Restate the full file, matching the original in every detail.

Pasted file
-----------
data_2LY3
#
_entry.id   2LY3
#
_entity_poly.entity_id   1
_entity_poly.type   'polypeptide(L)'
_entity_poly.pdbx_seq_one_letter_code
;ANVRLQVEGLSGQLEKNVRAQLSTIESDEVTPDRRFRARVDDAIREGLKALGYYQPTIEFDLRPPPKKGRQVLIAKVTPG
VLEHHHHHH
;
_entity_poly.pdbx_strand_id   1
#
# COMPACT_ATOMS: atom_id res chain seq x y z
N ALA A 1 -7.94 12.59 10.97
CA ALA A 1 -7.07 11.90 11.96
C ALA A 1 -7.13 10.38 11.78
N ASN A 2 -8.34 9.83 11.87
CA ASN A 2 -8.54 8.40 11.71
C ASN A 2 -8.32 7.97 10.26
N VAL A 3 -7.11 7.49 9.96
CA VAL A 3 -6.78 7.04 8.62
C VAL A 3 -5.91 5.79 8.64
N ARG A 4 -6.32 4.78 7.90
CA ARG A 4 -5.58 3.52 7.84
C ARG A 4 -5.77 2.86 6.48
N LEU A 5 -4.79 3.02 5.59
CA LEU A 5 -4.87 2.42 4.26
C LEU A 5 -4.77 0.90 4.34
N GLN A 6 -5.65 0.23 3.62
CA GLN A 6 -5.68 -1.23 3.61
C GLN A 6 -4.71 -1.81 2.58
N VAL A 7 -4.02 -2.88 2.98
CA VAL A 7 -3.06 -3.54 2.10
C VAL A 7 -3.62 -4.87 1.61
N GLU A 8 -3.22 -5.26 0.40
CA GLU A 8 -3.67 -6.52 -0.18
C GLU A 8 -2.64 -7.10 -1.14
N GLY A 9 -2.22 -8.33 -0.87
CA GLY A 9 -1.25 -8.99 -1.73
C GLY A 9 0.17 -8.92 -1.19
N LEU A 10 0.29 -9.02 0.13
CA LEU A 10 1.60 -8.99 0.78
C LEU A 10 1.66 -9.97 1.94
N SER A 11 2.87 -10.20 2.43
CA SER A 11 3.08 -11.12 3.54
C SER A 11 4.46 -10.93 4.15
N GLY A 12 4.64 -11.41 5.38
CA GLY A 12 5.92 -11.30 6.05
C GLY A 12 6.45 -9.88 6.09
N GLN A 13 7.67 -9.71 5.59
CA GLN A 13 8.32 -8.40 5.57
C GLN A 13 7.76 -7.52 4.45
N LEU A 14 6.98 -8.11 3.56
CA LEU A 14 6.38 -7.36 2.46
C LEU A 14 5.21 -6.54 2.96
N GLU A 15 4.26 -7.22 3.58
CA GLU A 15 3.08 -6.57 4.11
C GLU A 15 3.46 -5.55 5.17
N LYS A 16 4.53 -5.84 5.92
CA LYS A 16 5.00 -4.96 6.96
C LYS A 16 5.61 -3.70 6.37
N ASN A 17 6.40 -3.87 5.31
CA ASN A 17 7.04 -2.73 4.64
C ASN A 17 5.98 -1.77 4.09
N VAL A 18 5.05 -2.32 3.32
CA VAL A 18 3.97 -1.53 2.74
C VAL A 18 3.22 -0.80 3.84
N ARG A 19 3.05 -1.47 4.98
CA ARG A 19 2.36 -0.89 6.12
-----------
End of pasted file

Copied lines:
data_2LY3
#
_entry.id   2LY3
#
_entity_poly.entity_id   1
_entity_poly.type   'polypeptide(L)'
_entity_poly.pdbx_seq_one_letter_code
;ANVRLQVEGLSGQLEKNVRAQLSTIESDEVTPDRRFRARVDDAIREGLKALGYYQPTIEFDLRPPPKKGRQVLIAKVTPG
VLEHHHHHH
;
_entity_poly.pdbx_strand_id   1
#
# COMPACT_ATOMS: atom_id res chain seq x y z
N ALA A 1 -7.94 12.59 10.97
CA ALA A 1 -7.07 11.90 11.96
C ALA A 1 -7.13 10.38 11.78
N ASN A 2 -8.34 9.83 11.87
CA ASN A 2 -8.54 8.40 11.71
C ASN A 2 -8.32 7.97 10.26
N VAL A 3 -7.11 7.49 9.96
CA VAL A 3 -6.78 7.04 8.62
C VAL A 3 -5.91 5.79 8.64
N ARG A 4 -6.32 4.78 7.90
CA ARG A 4 -5.58 3.52 7.84
C ARG A 4 -5.77 2.86 6.48
N LEU A 5 -4.79 3.02 5.59
CA LEU A 5 -4.87 2.42 4.26
C LEU A 5 -4.77 0.90 4.34
N GLN A 6 -5.65 0.23 3.62
CA GLN A 6 -5.68 -1.23 3.61
C GLN A 6 -4.71 -1.81 2.58
N VAL A 7 -4.02 -2.88 2.98
CA VAL A 7 -3.06 -3.54 2.10
C VAL A 7 -3.62 -4.87 1.61
N GLU A 8 -3.22 -5.26 0.40
CA GLU A 8 -3.67 -6.52 -0.18
C GLU A 8 -2.64 -7.10 -1.14
N GLY A 9 -2.22 -8.33 -0.87
CA GLY A 9 -1.25 -8.99 -1.73
C GLY A 9 0.17 -8.92 -1.19
N LEU A 10 0.29 -9.02 0.13
CA LEU A 10 1.60 -8.99 0.78
C LEU A 10 1.66 -9.97 1.94
N SER A 11 2.87 -10.20 2.43
CA SER A 11 3.08 -11.12 3.54
C SER A 11 4.46 -10.93 4.15
N GLY A 12 4.64 -11.41 5.38
CA GLY A 12 5.92 -11.30 6.05
C GLY A 12 6.45 -9.88 6.09
N GLN A 13 7.67 -9.71 5.59
CA GLN A 13 8.32 -8.40 5.57
C GLN A 13 7.76 -7.52 4.45
N LEU A 14 6.98 -8.11 3.56
CA LEU A 14 6.38 -7.36 2.46
C LEU A 14 5.21 -6.54 2.96
N GLU A 15 4.26 -7.22 3.58
CA GLU A 15 3.08 -6.57 4.11
C GLU A 15 3.46 -5.55 5.17
N LYS A 16 4.53 -5.84 5.92
CA LYS A 16 5.00 -4.96 6.96
C LYS A 16 5.61 -3.70 6.37
N ASN A 17 6.40 -3.87 5.31
CA ASN A 17 7.04 -2.73 4.64
C ASN A 17 5.98 -1.77 4.09
N VAL A 18 5.05 -2.32 3.32
CA VAL A 18 3.97 -1.53 2.74
C VAL A 18 3.22 -0.80 3.84
N ARG A 19 3.05 -1.47 4.98
CA ARG A 19 2.36 -0.89 6.12